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Discussion Starter #1 (Edited)
I want to change my front fork oil to a lighter weight to reduce the compression damping.

I thinking 5W from the standard 10W?

Can anyone tell me

a) How much I need (metric?)3

b) What's the process? (I've rebuilt engines - never stripped forks, esp upside down forks)

Thanx
Paul
 

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Paul, I've not done it on the Versys yet, but it usually is a fairly straightforward matter of opening up the top caps and then opening a drain at the bottom near the axle.

As for the amount of replacement oil, it's difficult to say for sure because it has everything to do with how much of the existing oil you're able to get out and how much remaining volume is left to fill. It's normally more a measurement that you make as you're doing verses knowing exactly how much you will put in going into the job - kind of like changing the engine oil. You can have a pretty good idea how much you'll put in, but it might be a little more or a little less.

On the KLR, we used a trick where we would take the sprayer and tube out of a bottle of window cleaner. We placed the tube down into the top of the fork tube at the depth of void we wanted to leave above the oil. We then marked the point at which the spray tube exited the fork tube. You can then fill the fork tube up past the level you want, and use the sprayer tube to pump out the amount you don't need down to the end of the spray tube. Since you marked the spray tube, you can then move over to the other fork tube and set the level to the exact same depth.

With all of that said, have you made full use of the suspension adjustments available on the front forks. I have yet to mess with my front suspension on the Versys, but I'm pretty sure you can adjust preload and dampening with the adjustment screws on the right hand fork. Obviously that will only take you so far if you need a different weight of fork oil, but I have not heard of anyone maxing it out in either direction, so I would think the factory weight is okay.

Anyway, hope some of this is helpful.
 
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Right fork fluid level is 75 mm (+/- 2) from top of outer tube, and takes about 410 mL for a fluid change or 478 mL (+/- 2.5) when dry. Left fork fluid level is 65 mm (+/- 2) from top of outer tube, and takes about 415 mL for a fluid change or 487 mL (+/- 2.5) when dry. Stock fork fluid: Showa SS-8 or equivalent SAE 10W. Spring free length is 292.9 mm with a service length limit of 287 mm. Oil Level is checked with fork fully compressed, and without the spring..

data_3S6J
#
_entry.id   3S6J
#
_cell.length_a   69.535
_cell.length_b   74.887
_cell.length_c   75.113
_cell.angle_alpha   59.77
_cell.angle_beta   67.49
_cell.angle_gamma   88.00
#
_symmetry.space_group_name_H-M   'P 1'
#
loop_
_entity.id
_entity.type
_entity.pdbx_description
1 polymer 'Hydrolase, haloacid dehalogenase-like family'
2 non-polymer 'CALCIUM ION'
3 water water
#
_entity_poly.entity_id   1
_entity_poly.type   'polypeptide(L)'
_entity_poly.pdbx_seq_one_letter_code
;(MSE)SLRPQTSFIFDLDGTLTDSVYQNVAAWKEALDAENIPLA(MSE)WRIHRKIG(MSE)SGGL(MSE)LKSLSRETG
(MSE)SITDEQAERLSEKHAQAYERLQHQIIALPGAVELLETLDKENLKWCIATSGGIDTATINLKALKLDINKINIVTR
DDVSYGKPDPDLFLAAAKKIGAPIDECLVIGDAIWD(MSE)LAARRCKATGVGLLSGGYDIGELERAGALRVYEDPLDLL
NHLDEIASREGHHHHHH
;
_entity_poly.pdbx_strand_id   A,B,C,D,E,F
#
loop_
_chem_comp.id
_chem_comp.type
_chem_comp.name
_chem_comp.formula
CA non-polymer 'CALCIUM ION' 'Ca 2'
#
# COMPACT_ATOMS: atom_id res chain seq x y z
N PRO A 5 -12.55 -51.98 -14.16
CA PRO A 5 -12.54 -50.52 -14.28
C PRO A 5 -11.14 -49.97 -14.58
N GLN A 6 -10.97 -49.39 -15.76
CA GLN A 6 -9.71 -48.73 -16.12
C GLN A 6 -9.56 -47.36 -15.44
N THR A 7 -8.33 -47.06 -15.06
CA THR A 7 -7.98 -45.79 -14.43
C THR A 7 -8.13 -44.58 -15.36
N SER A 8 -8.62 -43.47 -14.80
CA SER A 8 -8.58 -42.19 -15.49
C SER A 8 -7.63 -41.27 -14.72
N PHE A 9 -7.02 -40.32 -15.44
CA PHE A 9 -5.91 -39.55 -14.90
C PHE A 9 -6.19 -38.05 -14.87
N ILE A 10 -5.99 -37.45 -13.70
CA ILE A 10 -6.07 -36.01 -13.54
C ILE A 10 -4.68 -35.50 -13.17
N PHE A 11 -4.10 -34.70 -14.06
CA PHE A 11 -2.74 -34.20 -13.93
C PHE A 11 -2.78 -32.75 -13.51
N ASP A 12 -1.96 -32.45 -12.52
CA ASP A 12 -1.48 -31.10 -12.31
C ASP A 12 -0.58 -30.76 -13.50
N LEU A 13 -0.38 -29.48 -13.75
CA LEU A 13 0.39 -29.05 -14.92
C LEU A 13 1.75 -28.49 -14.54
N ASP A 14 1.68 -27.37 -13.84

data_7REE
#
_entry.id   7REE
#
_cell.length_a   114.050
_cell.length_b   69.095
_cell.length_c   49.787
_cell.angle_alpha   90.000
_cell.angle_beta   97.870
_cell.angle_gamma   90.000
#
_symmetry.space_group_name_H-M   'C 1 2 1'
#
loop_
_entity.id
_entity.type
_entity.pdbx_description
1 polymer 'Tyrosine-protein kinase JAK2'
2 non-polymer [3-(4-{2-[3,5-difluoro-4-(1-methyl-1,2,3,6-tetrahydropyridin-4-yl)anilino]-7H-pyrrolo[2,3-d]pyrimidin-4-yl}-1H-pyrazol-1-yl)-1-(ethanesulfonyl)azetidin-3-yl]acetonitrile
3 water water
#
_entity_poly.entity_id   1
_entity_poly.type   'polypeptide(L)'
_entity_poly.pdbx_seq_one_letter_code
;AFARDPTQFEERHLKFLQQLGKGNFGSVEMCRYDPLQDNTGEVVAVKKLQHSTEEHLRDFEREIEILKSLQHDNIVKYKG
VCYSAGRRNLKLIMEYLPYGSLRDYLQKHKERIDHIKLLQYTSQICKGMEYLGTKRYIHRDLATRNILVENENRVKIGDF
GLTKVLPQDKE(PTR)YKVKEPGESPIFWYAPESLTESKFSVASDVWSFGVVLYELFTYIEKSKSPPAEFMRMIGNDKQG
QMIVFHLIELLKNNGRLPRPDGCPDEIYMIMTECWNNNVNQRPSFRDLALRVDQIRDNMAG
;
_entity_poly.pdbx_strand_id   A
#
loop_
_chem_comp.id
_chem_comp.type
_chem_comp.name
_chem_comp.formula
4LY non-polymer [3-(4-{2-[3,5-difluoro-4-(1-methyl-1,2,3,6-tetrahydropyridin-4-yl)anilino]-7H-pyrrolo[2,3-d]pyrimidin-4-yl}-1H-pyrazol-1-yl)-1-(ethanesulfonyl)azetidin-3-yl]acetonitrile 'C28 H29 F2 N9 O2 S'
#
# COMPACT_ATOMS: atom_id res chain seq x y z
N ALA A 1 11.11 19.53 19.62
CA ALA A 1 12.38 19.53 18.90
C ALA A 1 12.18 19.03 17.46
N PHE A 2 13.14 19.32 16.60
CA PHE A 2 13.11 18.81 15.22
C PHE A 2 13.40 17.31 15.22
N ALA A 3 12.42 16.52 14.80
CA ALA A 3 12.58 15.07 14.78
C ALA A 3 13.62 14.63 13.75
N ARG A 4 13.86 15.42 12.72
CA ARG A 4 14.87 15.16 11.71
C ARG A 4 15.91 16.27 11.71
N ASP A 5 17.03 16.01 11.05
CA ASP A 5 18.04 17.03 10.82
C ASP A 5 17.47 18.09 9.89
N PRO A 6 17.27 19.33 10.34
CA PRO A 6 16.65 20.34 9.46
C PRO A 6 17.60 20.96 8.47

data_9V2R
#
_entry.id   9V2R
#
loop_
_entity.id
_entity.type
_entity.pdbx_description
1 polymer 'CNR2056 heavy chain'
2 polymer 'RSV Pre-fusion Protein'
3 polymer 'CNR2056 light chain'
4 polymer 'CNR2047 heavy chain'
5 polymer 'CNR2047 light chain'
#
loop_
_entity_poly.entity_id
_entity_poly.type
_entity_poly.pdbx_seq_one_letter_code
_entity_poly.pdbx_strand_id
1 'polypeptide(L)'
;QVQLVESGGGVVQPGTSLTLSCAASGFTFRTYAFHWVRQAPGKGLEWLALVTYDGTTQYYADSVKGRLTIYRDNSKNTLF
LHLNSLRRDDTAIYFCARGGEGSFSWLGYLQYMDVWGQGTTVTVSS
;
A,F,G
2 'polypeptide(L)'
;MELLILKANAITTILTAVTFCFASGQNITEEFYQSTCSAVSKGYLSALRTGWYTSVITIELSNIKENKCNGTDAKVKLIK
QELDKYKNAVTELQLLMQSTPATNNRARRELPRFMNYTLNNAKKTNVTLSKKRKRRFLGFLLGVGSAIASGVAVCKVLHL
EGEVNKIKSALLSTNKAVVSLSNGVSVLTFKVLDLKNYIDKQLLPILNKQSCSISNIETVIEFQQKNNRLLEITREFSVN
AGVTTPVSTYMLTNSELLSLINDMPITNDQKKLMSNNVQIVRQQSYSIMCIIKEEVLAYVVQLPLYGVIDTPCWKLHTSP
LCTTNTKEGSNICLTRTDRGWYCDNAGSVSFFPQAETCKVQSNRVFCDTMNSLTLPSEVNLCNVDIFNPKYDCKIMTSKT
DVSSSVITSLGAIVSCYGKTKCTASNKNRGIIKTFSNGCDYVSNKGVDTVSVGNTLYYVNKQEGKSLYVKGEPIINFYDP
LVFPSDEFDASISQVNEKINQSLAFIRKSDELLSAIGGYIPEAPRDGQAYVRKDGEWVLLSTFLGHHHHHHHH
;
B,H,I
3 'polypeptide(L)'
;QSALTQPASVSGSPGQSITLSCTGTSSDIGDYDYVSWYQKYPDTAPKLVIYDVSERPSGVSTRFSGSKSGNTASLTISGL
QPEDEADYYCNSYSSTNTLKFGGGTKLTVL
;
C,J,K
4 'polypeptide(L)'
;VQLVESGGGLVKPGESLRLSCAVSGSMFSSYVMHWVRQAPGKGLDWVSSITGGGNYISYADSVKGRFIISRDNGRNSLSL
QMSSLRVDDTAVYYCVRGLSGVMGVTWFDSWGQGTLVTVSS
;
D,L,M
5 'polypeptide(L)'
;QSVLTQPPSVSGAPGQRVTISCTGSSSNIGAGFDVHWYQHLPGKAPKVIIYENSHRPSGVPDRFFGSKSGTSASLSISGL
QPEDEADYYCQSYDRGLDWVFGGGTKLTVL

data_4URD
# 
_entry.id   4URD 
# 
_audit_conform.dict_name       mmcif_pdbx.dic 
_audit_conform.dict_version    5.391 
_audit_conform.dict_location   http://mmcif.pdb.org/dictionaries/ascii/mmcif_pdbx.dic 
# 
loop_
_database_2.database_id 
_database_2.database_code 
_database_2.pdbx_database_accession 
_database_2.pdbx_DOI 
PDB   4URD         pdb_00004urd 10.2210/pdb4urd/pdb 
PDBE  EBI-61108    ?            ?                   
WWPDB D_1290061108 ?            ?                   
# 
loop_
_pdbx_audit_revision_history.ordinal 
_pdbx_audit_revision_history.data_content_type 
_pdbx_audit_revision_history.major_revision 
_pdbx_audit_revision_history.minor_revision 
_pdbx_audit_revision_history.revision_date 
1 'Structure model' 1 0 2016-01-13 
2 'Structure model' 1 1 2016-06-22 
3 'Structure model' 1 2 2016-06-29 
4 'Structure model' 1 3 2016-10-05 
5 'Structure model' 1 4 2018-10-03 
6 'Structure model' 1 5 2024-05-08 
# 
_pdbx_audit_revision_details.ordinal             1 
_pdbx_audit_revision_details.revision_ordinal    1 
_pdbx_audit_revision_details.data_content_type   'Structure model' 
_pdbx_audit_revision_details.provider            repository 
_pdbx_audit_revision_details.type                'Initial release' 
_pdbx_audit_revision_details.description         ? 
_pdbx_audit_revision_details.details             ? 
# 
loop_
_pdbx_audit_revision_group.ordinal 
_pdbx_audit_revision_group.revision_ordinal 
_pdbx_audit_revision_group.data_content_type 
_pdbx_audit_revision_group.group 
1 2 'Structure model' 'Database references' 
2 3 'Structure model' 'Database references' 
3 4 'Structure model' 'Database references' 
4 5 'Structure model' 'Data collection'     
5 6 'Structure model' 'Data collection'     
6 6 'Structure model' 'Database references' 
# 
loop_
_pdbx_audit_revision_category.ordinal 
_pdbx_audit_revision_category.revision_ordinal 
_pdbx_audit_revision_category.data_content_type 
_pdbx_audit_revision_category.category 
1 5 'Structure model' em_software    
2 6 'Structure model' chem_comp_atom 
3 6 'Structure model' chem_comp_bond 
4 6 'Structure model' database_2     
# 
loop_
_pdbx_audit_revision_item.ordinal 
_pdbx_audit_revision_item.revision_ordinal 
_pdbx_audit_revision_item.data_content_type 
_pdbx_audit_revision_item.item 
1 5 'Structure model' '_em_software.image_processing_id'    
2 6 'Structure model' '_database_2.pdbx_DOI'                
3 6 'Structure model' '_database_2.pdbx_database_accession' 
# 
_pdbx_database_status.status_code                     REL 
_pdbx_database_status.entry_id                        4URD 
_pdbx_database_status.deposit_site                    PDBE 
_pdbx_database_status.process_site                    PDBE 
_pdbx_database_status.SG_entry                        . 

I'm switching to Amsoil's light (SAE 5W) synthetic Shock Therapy suspension fluid, since I have enough left for a change. You can download the free 2007 Versys repair manual (Suspension 13-11):
 

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Discussion Starter #4 (Edited by Moderator)
Right fork fluid level is 75 mm (+/- 2) from top of outer tube, and takes about 410 mL for a fluid change or 478 mL (+/- 2.5) when dry. Left fork fluid level is 65 mm (+/- 2) from top of outer tube, and takes about 415 mL for a fluid change or 487 mL (+/- 2.5) when dry. Stock fork fluid: Showa SS-8 or equivalent SAE 10W. Spring free length is 292.9 mm with a service length limit of 287 mm. Oil Level is checked with fork fully compressed, and without the spring..
I'm switching to Amsoil's light (SAE 5W) synthetic Shock Therapy suspension fluid, since I have enough left for a change. You can download the free 2007 Versys repair manual (Suspension 13-11):

Hmm, based on the service manual -it's a forks out and dissassemble job, possibly needing some custom tools.

Any tips? (shortcuts for the lazy)

I could install electric fork heaters - that would heat and thin the oil....